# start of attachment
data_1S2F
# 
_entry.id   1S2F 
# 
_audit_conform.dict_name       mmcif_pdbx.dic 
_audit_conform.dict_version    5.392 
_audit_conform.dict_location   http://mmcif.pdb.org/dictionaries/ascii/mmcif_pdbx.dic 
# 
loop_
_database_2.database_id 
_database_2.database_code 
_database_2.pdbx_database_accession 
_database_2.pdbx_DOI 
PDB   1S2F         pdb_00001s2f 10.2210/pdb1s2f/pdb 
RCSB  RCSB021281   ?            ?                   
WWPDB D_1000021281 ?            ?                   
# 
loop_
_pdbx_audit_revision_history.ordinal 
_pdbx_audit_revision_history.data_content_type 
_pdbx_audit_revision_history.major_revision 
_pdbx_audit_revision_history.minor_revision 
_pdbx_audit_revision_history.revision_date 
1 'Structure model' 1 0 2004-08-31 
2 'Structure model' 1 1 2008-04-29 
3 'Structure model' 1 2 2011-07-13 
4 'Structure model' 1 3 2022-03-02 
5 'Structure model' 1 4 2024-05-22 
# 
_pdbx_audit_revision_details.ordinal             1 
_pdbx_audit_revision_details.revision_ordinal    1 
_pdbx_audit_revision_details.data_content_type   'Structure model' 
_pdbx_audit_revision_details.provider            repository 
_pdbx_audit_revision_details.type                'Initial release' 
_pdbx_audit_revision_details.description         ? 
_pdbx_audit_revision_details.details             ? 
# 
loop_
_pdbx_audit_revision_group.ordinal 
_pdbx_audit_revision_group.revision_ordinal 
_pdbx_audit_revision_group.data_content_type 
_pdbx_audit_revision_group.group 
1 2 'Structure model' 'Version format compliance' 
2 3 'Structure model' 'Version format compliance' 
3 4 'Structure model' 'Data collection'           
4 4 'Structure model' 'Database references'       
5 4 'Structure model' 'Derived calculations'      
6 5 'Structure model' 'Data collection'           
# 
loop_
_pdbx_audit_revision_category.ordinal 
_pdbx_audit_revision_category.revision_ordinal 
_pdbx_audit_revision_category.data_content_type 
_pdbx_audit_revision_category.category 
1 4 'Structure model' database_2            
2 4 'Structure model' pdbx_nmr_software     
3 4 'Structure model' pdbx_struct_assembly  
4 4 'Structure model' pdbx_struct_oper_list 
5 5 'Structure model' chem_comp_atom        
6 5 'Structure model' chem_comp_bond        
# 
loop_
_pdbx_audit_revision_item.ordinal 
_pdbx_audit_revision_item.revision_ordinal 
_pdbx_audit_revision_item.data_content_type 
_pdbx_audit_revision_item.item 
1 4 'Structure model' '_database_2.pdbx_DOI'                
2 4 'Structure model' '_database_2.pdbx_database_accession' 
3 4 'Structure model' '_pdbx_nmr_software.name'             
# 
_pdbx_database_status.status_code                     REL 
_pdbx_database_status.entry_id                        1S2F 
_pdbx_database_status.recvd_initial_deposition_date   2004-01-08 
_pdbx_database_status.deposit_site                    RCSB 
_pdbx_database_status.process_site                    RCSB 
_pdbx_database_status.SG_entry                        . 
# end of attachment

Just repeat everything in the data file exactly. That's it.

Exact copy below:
data_1S2F
# 
_entry.id   1S2F 
# 
_audit_conform.dict_name       mmcif_pdbx.dic 
_audit_conform.dict_version    5.392 
_audit_conform.dict_location   http://mmcif.pdb.org/dictionaries/ascii/mmcif_pdbx.dic 
# 
loop_
_database_2.database_id 
_database_2.database_code 
_database_2.pdbx_database_accession 
_database_2.pdbx_DOI 
PDB   1S2F         pdb_00001s2f 10.2210/pdb1s2f/pdb 
RCSB  RCSB021281   ?            ?                   
WWPDB D_1000021281 ?            ?                   
# 
loop_
_pdbx_audit_revision_history.ordinal 
_pdbx_audit_revision_history.data_content_type 
_pdbx_audit_revision_history.major_revision 
_pdbx_audit_revision_history.minor_revision 
_pdbx_audit_revision_history.revision_date 
1 'Structure model' 1 0 2004-08-31 
2 'Structure model' 1 1 2008-04-29 
3 'Structure model' 1 2 2011-07-13 
4 'Structure model' 1 3 2022-03-02 
5 'Structure model' 1 4 2024-05-22 
# 
_pdbx_audit_revision_details.ordinal             1 
_pdbx_audit_revision_details.revision_ordinal    1 
_pdbx_audit_revision_details.data_content_type   'Structure model' 
_pdbx_audit_revision_details.provider            repository 
_pdbx_audit_revision_details.type                'Initial release' 
_pdbx_audit_revision_details.description         ? 
_pdbx_audit_revision_details.details             ? 
# 
loop_
_pdbx_audit_revision_group.ordinal 
_pdbx_audit_revision_group.revision_ordinal 
_pdbx_audit_revision_group.data_content_type 
_pdbx_audit_revision_group.group 
1 2 'Structure model' 'Version format compliance' 
2 3 'Structure model' 'Version format compliance' 
3 4 'Structure model' 'Data collection'           
4 4 'Structure model' 'Database references'       
5 4 'Structure model' 'Derived calculations'      
6 5 'Structure model' 'Data collection'           
# 
loop_
_pdbx_audit_revision_category.ordinal 
_pdbx_audit_revision_category.revision_ordinal 
_pdbx_audit_revision_category.data_content_type 
_pdbx_audit_revision_category.category 
1 4 'Structure model' database_2            
2 4 'Structure model' pdbx_nmr_software     
3 4 'Structure model' pdbx_struct_assembly  
4 4 'Structure model' pdbx_struct_oper_list 
5 5 'Structure model' chem_comp_atom        
6 5 'Structure model' chem_comp_bond        
# 
loop_
_pdbx_audit_revision_item.ordinal 
_pdbx_audit_revision_item.revision_ordinal 
_pdbx_audit_revision_item.data_content_type 
_pdbx_audit_revision_item.item 
1 4 'Structure model' '_database_2.pdbx_DOI'                
2 4 'Structure model' '_database_2.pdbx_database_accession' 
3 4 'Structure model' '_pdbx_nmr_software.name'             
# 
_pdbx_database_status.status_code                     REL 
_pdbx_database_status.entry_id                        1S2F 
_pdbx_database_status.recvd_initial_deposition_date   2004-01-08 
_pdbx_database_status.deposit_site                    RCSB 
_pdbx_database_status.process_site                    RCSB 
_pdbx_database_status.SG_entry                        . 